Abstract and Details for the Dwyer Lecture
- Date: Monday, May 6Time: 4 PMPlace: Shoenberg Theater - Auditorium of the Missouri Botanical Garden (entrance on Shaw)Title: Conservation: Hope in the Age of ExtinctionSpeaker: Professor Kingsley Dixon, Botanic Garden and Parks Authority, Kings Park, Perth, Western Australia, AustraliaAbstract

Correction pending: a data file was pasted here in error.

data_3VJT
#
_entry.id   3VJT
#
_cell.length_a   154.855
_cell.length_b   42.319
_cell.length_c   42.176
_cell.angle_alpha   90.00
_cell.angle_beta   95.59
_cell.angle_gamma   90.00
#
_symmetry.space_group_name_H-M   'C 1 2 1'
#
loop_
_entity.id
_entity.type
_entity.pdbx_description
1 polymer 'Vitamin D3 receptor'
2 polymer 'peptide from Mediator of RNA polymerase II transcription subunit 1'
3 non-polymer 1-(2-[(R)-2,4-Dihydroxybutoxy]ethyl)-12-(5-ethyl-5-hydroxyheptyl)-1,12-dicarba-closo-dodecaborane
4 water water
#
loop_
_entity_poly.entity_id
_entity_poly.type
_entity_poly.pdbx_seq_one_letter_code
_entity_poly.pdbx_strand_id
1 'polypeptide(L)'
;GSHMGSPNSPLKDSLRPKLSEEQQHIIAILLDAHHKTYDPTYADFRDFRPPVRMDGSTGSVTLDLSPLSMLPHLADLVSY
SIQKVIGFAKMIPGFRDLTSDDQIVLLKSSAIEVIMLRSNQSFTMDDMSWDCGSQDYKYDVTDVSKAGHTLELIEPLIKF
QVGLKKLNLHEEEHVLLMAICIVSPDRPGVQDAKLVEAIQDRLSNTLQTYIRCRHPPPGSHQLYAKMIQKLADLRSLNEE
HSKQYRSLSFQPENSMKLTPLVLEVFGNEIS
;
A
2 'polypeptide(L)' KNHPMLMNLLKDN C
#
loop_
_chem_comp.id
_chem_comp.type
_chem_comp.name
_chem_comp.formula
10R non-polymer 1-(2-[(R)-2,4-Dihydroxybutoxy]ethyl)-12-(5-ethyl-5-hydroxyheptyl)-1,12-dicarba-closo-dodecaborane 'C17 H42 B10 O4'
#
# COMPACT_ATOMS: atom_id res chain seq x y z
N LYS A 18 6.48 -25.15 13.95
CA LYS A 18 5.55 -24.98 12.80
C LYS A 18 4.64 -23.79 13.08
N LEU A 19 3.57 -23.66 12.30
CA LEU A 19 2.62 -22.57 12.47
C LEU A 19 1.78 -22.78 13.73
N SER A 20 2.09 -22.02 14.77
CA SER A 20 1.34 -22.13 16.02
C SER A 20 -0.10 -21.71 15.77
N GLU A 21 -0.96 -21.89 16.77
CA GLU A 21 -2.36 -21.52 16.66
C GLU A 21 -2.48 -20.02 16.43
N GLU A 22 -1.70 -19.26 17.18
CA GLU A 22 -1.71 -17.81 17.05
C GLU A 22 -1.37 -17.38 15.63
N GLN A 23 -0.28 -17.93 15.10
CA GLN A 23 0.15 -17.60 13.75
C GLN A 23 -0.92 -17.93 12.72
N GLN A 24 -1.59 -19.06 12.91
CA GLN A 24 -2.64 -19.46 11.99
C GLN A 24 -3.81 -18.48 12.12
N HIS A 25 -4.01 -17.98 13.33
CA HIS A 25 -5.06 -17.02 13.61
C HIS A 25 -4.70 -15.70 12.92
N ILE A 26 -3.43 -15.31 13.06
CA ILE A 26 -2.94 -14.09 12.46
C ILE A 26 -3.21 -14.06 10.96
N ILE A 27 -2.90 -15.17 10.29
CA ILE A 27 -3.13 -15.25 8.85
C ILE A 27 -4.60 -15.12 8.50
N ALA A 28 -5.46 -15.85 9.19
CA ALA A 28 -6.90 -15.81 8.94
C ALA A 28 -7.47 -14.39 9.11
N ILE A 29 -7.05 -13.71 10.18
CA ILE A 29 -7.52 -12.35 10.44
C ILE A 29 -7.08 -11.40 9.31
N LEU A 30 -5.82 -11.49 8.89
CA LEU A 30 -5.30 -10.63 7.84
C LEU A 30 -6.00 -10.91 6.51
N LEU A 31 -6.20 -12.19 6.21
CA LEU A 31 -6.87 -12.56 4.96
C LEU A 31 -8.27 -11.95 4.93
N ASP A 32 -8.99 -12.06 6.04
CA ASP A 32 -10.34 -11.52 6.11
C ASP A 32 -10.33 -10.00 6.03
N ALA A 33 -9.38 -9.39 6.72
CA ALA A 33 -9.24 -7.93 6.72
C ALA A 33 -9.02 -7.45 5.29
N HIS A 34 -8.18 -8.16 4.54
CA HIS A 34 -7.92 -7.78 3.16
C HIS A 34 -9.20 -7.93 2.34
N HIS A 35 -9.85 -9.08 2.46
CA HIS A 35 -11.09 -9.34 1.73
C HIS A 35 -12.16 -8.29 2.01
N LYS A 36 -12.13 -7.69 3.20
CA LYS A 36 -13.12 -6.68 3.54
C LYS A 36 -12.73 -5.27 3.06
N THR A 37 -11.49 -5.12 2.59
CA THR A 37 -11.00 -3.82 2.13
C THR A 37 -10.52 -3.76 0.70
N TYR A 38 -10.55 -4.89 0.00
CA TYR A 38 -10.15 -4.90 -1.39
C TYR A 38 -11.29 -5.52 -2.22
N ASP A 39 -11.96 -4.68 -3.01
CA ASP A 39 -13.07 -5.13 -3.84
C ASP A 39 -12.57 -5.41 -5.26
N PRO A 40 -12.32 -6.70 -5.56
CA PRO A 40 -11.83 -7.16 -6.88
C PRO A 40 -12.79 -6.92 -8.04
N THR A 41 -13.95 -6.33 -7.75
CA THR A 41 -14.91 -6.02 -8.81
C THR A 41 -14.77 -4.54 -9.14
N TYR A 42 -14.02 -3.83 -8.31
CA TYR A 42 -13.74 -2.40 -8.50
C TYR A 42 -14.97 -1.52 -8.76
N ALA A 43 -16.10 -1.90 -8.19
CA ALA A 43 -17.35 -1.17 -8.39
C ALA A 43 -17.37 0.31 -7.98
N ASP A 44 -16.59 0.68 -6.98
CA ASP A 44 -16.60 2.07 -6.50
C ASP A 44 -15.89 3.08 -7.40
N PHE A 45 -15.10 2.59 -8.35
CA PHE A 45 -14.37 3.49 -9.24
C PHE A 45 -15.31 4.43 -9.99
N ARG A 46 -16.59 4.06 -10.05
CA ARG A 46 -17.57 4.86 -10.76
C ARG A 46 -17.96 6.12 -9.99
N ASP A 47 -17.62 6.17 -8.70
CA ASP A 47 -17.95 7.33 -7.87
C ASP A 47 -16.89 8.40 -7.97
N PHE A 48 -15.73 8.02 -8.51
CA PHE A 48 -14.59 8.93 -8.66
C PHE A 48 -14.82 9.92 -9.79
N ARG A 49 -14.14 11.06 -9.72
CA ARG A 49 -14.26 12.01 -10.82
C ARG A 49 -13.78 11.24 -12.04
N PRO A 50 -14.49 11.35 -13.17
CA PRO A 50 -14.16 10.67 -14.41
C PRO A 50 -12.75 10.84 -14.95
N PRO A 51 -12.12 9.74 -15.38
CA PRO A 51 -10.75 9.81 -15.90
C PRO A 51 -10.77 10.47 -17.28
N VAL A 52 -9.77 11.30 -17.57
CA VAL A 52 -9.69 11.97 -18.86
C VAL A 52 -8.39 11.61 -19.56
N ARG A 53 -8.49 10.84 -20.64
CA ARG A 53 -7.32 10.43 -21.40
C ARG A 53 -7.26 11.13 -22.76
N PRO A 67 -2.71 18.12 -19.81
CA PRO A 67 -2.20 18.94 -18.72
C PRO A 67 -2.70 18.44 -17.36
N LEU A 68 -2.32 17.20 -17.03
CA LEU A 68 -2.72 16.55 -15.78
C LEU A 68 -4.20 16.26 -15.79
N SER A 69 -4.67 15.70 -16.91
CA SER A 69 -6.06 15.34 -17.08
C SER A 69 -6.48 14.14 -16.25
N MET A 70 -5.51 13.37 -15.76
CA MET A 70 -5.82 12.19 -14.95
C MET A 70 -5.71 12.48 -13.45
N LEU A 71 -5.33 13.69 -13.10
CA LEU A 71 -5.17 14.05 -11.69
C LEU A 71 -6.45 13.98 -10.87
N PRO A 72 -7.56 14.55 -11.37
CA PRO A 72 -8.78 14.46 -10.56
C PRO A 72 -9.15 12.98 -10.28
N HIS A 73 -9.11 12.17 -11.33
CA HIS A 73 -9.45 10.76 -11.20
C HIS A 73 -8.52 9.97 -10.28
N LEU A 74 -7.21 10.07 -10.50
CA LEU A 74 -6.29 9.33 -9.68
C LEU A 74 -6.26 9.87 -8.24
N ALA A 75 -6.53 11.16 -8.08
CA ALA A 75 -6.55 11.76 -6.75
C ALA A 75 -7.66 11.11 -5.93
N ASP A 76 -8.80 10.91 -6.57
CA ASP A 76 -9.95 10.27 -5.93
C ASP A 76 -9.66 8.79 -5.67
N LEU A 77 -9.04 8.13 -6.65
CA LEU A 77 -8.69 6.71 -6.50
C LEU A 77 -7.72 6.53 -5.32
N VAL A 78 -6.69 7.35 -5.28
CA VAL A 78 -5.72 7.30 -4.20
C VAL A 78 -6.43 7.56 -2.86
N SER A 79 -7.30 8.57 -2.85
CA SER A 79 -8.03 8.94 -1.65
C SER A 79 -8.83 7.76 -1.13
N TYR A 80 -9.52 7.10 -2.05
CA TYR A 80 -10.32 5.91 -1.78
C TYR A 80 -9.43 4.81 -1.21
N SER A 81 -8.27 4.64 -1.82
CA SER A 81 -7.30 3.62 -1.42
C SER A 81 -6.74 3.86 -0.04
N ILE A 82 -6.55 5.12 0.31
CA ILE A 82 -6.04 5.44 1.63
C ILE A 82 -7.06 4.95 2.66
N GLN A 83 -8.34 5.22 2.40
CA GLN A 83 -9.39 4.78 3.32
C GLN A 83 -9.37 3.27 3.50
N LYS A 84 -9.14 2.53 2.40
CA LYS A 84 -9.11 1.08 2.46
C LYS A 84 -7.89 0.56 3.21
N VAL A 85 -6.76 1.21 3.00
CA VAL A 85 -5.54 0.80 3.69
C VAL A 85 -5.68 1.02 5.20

When Charles Darwin visited the southwest of Western Australia in 1836 he remarked that never had he seen such a dull and uninteresting place. He never again visited. But had Darwin stepped ashore and ventured just a few miles inland he would have discovered a botanical wonderland unrivalled for diversity, richness and exuberance. Today the state of Western Australia has an astonishing 12,000 species of flowering plant with the richest assemblage of ground orchids on earth - including the remarkable Western Australian underground orchid that spends its entire life cycle buried in the dry and parched soils of the interior. Wherever you look there are marvels as you wander landscapes replete with the greatest diversity of insect eating plants and the world's richest diversity of the blueberry family. And nowhere else is pollination of flowers taken to such extremes with one in ten plants pollinated by birds or where you are more than likely to see hapless male wasps being sexually deceived by orchid flowers that are 'vegetable females'. For botanical science the southwest of the remarkable continent of Australia provides a laboratory unparalleled in the opportunities for unravelling nature's mysteries. This Dwyer lecture will share some of these discoveries and advances including how smoke from bush fires stimulates our flora to burst into colourful carpets of colour and how today, with the threats of unbeatable climate change upon us, the science that is being used to save species from the brink of extinction. I do hope you will join me on a journey of discovery to the Great South Land and unlike Darwin, see the seemingly inexhaustible beauty and brilliance that is the Western Australian outback.